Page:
Does Your Dog Have A Skincare Routine?
6 of the most common doggie skin conditions and how to treat them.
Just like humans, dogs are susceptible to a number of common skin conditions that can make daily life extremely uncomfortable for them or even put their lives at risk. While dog skin may not need structured, regular maintenance like human skin does, skin issues are common for pets, and they need to be dealt with in the appropriate manner.
As a pet parent, it can be really hard to tell if a skin issue needs emergency treatment or if it can be treated at home. Some issues, like mild allergic reactions, dry skin after grooming, or hot spots, are fairly common and can be treated with store-bought wipes or topical creams, but a lack of knowledge about potential skin problems can make these perfectly manageable issues very scary. More extreme issues can be overwhelming, and a veterinarian should be consulted right away. It is crucial for pet parents to be able to determine the severity of their pet's symptoms so that they may receive proper care.
When a pet comes home from daycare or grooming with itchiness or inflammation, it can be especially concerning, as you weren’t there to see what could have caused it. While our staff is trained to alert parents of any signs of illness or discomfort while they are in our care, having the ability to examine and understand when your pet needs medical care outside of our facility is crucial. At PPI, we believe that knowledge is power! The first thing parents should know are potential symptoms of skin conditions.
Common symptoms include:
- Dry/Flaky/Scaly Skin
- Sores/Scabs/Lesions on the skin
- Hair Loss/Bald Patches
- Hot Spots
Any of these symptoms can range from mild to severe, and require physical examination in most cases to fully understand the severity. In mild cases, these symptoms, and most of the conditions that cause them, are very treatable. Some treatment methods do require a prescription from a veterinarian, as home treatments do not replace the help of an expert! Should you notice bleeding, puss, extreme swelling, major discomfort, or large amounts of hair loss, your dog should see a veterinarian immediately.
Here are 6 of the most common skin conditions that affect dogs and how to treat them:
1. Topical Parasites
Fleas and Ticks are the most common form of parasites found on pets. They cause moderate to severe itchiness and irritation of the skin, and can even transfer other parasites to your pets like tapeworms or diseases such as Lyme Disease. Most flea and tick issues are easily controlled with a monthly topical flea treatment, regular washing of pet bedding, and flea and tick prevention used in or around the home.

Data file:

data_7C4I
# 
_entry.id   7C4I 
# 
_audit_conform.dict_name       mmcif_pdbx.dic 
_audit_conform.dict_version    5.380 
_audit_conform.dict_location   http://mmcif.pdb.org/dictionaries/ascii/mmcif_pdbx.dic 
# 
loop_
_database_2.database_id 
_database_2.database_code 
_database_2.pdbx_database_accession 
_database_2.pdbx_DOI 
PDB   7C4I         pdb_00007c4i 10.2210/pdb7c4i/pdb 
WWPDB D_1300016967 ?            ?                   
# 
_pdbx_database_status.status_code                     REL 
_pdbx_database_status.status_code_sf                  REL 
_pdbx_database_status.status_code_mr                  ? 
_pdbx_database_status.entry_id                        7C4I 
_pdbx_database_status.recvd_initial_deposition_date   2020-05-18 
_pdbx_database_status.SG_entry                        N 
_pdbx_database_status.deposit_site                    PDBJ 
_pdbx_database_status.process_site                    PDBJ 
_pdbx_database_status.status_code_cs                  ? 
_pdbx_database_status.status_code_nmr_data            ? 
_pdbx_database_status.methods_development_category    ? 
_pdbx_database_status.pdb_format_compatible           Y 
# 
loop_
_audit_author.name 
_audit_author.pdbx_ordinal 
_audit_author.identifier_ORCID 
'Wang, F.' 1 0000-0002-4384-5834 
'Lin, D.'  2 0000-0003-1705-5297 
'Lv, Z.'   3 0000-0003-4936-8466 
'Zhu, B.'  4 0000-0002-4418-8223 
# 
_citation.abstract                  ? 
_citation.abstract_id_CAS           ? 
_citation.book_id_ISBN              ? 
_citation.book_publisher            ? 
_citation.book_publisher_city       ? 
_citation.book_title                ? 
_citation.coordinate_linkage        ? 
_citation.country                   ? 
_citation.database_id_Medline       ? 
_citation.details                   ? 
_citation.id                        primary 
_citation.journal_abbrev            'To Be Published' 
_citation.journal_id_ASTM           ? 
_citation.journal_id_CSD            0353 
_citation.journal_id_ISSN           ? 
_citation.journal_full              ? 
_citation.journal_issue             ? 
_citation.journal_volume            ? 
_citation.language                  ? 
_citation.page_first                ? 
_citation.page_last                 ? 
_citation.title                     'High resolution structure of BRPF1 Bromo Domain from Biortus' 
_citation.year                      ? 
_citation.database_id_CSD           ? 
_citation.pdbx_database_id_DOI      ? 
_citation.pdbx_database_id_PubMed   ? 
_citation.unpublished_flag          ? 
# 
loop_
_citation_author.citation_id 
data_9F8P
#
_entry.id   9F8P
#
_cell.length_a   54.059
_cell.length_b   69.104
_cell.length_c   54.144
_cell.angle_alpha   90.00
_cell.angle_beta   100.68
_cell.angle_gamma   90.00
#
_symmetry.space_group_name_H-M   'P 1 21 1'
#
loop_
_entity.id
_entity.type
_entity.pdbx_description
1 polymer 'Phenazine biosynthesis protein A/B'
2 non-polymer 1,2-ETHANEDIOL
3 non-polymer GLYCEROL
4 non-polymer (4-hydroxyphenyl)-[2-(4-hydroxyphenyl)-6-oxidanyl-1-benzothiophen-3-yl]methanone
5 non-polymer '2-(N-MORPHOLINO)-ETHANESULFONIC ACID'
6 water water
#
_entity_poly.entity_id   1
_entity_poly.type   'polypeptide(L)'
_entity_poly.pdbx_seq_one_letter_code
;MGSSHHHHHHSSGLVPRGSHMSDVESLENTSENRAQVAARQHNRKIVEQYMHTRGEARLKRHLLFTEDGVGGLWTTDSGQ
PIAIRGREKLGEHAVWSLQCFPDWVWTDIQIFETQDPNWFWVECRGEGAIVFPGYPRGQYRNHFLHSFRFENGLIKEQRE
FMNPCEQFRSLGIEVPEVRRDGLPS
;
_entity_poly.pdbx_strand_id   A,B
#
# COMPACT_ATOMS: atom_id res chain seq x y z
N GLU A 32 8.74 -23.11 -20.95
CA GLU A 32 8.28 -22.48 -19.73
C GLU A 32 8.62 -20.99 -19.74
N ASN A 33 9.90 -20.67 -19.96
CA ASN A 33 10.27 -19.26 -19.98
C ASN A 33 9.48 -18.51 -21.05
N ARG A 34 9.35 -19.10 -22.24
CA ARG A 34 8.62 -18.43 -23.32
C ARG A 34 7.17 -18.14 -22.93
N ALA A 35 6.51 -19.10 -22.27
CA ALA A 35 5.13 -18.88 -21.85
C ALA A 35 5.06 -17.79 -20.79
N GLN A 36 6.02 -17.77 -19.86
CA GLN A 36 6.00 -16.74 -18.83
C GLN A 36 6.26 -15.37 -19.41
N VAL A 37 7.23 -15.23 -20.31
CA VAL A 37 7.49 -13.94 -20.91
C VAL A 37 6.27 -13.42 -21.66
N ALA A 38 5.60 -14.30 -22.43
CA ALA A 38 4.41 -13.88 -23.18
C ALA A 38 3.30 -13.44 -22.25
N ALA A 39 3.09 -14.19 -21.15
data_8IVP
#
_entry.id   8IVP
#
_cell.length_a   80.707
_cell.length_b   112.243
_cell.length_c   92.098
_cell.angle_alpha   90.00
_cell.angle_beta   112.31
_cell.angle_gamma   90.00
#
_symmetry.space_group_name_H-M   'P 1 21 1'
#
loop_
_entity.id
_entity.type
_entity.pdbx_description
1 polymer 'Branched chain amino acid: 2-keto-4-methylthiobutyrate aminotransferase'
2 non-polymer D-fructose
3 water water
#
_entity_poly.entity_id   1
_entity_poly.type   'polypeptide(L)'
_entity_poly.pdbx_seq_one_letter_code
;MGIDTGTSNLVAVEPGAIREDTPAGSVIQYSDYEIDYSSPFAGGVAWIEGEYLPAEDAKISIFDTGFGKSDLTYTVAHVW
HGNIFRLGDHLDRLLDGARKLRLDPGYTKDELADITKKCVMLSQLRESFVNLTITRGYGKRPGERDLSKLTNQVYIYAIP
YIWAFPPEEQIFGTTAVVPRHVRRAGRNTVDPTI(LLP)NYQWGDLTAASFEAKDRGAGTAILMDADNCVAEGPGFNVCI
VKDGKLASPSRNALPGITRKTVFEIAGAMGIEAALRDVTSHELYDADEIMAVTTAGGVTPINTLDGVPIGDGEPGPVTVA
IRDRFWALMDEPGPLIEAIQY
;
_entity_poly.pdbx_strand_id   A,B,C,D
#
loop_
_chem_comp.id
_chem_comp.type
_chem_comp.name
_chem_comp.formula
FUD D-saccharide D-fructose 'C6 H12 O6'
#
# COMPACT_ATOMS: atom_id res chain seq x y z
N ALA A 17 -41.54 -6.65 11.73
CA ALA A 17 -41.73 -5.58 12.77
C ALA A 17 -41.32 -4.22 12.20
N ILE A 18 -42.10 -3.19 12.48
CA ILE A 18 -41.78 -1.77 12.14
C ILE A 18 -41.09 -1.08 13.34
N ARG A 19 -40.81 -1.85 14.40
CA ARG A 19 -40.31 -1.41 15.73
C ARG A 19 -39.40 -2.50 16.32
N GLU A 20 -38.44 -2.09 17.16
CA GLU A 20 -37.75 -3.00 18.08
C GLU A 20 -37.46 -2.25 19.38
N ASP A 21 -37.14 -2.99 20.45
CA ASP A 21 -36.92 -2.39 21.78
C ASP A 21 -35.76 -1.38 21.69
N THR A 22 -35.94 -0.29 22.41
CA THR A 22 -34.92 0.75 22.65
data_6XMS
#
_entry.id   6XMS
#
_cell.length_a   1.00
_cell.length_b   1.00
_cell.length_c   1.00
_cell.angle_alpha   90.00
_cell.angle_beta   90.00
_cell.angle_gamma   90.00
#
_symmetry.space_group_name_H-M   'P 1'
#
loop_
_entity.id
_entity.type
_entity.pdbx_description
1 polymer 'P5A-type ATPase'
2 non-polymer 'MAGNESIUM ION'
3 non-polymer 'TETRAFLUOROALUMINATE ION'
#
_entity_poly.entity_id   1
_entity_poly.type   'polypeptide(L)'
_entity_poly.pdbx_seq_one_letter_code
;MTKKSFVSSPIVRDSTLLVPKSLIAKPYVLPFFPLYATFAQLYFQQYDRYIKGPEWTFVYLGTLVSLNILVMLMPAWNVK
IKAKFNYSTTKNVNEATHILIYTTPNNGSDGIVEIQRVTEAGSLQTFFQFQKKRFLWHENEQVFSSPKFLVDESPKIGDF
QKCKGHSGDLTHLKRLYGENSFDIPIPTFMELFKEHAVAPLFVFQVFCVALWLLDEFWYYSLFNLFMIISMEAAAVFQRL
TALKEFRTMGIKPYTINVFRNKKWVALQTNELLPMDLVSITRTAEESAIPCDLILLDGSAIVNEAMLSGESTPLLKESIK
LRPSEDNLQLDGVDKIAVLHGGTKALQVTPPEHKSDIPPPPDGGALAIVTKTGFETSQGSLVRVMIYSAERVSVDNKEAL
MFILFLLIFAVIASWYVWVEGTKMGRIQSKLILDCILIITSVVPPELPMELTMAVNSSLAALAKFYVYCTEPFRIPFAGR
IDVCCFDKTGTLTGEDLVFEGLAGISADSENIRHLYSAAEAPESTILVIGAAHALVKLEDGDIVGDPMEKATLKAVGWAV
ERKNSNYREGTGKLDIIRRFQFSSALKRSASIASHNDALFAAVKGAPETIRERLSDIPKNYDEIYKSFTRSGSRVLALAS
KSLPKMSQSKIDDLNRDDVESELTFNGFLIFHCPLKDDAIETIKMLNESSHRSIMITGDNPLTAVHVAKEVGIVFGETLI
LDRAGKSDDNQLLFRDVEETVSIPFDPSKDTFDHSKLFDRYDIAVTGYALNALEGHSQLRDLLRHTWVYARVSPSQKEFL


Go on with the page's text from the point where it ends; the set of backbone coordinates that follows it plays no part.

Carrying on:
2. Dry Skin/Dandruff
Dry skin can be caused by a number of things. Bathing too often or using certain shampoos can dry a dog’s skin out just like it would a human’s. Allergies and dehydration can also contribute to this issue. A simple solution is to make sure that your pet has consistent access to water and to use hypoallergenic or oatmeal moisturizing shampoo during their baths.
Allergies can cause a multitude of symptoms, with the source sometimes being difficult to determine. If you know the source of the reaction, best practice is to minimize your pet’s interactions with that substance. However, if the source is unknown, hypoallergenic food and shampoo can work wonders. Always consult with your veterinarian for allergy tests and solutions.
Dogs can be exposed to both viral and bacterial infections during everyday activities, no matter where they are. Yeast infections are the most common infection that afflicts a dog’s skin. Depending on the severity and type of symptoms, infections can be treated with medicated baths, ointments, or prescription medication such as antibiotics. A veterinarian should be consulted to determine the best course of action.
There are two different kinds of mange in dogs: sarcoptic and demodectic. Both are caused by an overabundance of mites on or in an animal’s skin.
Sarcoptic Mange: This type of mange is also known as scabies. Sarcoptic mange is very itchy and highly contagious to both pets and humans. However, it doesn’t typically live long on human hosts.
Demodectic Mange: Demodectic mange in dogs is not contagious; However, one form in cats can be contagious. This mite can cause hair loss and redness, among other symptoms.
Despite the misleading name, Ringworm is not a worm or a parasite -- it’s actually a fungus. The growth is highly contagious among dogs, cats, and people.In addition to the ring-shaped sore that appears, Ringworm may also cause scaly skin, bald patches, and inflammation around the rings. Like infections, Ringworm can be treated with medicated baths, ointments, or prescription medication such as antibiotics. A veterinarian should be consulted to determine the best course of action.
Please refer to the infographic provided by BANIXX for a short list of common skin issues, their symptoms, and their treatments. Remember to always consult a veterinarian should your pet show any of these symptoms.